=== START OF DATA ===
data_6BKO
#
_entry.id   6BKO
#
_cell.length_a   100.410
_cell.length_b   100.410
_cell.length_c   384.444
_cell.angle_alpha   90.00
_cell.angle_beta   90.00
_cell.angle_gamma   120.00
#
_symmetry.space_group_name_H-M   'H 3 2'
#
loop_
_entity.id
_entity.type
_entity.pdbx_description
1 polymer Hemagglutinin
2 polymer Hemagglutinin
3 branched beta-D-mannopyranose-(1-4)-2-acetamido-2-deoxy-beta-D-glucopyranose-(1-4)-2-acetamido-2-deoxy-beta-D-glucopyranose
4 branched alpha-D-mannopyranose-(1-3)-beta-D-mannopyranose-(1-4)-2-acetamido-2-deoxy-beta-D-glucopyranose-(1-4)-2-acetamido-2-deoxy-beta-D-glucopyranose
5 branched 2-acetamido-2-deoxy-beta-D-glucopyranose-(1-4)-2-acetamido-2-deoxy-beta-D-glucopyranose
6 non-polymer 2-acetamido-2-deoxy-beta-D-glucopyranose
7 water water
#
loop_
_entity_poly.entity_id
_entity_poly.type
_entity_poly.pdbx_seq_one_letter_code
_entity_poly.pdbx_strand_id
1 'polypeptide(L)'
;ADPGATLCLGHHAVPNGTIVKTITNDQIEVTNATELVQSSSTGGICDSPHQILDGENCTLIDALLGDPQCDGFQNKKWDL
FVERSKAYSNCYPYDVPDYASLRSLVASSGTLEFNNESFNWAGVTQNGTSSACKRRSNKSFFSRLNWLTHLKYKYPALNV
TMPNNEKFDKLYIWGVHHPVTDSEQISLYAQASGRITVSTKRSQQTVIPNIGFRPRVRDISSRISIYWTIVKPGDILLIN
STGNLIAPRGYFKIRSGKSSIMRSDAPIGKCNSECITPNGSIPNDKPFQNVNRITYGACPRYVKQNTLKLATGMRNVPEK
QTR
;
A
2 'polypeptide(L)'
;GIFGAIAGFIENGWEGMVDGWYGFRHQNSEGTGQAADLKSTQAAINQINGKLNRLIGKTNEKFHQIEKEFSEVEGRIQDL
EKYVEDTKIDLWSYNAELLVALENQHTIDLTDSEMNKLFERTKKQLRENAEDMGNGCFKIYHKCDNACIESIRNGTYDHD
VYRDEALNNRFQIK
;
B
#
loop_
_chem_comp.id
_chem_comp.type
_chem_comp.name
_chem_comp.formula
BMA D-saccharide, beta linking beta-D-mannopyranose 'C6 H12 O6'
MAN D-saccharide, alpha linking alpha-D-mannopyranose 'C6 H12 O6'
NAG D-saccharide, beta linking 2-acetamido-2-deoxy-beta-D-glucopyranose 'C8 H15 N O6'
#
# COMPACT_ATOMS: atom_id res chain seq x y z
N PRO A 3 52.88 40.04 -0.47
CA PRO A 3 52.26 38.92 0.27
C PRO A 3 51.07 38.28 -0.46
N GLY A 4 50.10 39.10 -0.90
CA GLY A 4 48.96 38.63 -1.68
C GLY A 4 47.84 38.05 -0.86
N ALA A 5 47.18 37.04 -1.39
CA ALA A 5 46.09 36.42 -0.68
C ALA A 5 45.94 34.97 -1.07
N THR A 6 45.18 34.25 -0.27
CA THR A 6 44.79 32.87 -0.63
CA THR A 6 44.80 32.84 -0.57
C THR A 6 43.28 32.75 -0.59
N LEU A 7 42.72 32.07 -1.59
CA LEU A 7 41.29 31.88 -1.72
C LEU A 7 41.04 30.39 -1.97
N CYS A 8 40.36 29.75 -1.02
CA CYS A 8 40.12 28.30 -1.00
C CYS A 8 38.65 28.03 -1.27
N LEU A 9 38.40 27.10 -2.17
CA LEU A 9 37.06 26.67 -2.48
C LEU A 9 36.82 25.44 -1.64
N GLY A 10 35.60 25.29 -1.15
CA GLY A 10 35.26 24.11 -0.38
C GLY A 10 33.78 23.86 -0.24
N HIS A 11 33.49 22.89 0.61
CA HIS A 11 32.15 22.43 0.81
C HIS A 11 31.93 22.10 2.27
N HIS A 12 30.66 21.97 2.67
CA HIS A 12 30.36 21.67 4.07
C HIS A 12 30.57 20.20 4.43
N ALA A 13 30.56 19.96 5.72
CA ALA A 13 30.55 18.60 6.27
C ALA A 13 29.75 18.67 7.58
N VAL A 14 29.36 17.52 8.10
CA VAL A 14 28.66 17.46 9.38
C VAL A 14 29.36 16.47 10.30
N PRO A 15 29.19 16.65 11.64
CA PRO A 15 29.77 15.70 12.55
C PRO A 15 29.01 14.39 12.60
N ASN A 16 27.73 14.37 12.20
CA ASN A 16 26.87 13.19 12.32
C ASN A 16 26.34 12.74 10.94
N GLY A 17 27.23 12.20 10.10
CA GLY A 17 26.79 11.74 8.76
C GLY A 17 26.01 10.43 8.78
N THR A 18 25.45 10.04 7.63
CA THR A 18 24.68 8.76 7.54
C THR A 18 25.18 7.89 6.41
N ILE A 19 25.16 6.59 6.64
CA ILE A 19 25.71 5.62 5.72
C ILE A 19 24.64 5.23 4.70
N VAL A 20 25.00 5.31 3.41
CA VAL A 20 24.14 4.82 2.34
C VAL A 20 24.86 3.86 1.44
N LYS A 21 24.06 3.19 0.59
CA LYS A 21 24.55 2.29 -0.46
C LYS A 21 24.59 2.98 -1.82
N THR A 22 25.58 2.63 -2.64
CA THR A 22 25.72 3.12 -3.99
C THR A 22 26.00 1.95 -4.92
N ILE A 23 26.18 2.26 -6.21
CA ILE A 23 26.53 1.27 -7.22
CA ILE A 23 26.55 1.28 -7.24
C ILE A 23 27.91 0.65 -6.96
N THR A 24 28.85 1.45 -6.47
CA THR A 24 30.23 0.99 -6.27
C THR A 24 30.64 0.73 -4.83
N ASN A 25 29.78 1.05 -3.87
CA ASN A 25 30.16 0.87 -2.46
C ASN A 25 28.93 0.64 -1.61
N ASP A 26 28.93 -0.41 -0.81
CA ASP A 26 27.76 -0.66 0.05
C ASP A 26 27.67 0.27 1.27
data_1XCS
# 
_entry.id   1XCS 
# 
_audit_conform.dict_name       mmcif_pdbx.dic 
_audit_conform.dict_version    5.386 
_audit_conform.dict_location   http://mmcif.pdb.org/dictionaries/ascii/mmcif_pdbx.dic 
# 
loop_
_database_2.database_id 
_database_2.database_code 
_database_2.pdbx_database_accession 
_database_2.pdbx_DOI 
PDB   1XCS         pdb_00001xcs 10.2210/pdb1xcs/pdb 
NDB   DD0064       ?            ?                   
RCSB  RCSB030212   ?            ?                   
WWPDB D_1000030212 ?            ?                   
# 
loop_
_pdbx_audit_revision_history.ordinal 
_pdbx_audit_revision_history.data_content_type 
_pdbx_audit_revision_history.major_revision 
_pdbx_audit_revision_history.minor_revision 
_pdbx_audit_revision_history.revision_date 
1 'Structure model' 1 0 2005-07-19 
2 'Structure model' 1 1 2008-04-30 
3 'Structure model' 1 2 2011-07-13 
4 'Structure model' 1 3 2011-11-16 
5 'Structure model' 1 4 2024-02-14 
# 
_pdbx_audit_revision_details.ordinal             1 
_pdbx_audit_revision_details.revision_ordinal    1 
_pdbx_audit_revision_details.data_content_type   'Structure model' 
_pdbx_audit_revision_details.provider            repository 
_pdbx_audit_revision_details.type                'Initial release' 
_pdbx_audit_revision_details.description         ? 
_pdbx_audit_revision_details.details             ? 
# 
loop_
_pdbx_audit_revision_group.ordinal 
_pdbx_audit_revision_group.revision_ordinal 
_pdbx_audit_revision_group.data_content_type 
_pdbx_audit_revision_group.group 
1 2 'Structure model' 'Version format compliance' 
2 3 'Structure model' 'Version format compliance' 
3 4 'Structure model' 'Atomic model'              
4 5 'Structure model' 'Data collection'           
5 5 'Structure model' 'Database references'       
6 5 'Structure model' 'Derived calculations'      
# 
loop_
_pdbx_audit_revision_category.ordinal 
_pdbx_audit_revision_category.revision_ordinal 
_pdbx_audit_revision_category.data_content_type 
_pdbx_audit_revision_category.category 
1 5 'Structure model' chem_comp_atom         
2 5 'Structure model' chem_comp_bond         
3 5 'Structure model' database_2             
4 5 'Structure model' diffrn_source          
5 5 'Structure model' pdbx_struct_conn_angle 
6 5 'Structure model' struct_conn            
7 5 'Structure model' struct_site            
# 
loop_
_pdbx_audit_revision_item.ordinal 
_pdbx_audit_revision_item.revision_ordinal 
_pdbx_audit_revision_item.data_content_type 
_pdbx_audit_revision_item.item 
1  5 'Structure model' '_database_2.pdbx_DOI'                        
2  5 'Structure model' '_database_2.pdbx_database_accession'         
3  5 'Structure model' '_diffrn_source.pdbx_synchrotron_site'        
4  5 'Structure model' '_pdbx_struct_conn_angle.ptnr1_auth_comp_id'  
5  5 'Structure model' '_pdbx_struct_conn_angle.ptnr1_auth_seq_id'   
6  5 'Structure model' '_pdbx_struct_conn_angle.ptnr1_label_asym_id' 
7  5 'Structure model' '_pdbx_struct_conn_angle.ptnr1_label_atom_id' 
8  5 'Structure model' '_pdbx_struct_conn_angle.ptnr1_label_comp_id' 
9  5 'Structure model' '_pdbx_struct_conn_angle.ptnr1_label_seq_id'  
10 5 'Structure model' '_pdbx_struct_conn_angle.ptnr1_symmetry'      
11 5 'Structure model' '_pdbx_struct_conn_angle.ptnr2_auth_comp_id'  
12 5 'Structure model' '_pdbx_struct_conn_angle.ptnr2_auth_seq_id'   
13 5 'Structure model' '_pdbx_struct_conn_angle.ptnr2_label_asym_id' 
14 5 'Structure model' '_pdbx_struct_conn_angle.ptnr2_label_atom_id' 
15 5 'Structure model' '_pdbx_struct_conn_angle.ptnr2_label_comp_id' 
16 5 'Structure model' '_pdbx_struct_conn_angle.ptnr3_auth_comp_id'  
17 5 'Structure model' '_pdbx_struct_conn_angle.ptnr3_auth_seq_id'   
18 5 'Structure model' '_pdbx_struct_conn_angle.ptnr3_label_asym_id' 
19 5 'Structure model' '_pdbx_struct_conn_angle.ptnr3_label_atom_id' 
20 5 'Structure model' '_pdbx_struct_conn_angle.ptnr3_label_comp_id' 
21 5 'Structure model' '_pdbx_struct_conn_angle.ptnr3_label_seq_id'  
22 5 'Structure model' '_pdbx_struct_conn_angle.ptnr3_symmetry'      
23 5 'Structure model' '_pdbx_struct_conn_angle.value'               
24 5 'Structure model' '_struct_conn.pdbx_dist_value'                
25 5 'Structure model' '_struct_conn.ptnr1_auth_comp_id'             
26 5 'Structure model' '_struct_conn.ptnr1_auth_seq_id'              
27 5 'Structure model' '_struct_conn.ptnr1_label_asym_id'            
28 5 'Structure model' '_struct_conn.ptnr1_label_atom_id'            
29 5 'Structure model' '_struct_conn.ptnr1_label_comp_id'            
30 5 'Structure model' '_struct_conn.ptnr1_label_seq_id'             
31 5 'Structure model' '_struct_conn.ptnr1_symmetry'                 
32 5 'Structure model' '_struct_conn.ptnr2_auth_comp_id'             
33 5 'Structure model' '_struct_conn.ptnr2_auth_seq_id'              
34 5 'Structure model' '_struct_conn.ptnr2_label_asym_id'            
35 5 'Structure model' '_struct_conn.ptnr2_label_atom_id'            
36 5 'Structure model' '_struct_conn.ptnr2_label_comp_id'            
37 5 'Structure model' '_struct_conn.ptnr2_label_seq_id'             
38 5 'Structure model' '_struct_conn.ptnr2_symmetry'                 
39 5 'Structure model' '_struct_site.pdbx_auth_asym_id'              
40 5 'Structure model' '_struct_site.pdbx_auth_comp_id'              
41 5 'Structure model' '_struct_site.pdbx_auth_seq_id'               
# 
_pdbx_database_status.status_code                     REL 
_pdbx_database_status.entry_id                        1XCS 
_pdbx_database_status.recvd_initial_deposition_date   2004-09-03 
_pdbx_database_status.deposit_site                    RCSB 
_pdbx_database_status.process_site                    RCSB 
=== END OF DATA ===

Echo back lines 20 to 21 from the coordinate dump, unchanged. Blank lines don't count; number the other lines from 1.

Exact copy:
3 branched beta-D-mannopyranose-(1-4)-2-acetamido-2-deoxy-beta-D-glucopyranose-(1-4)-2-acetamido-2-deoxy-beta-D-glucopyranose
4 branched alpha-D-mannopyranose-(1-3)-beta-D-mannopyranose-(1-4)-2-acetamido-2-deoxy-beta-D-glucopyranose-(1-4)-2-acetamido-2-deoxy-beta-D-glucopyranose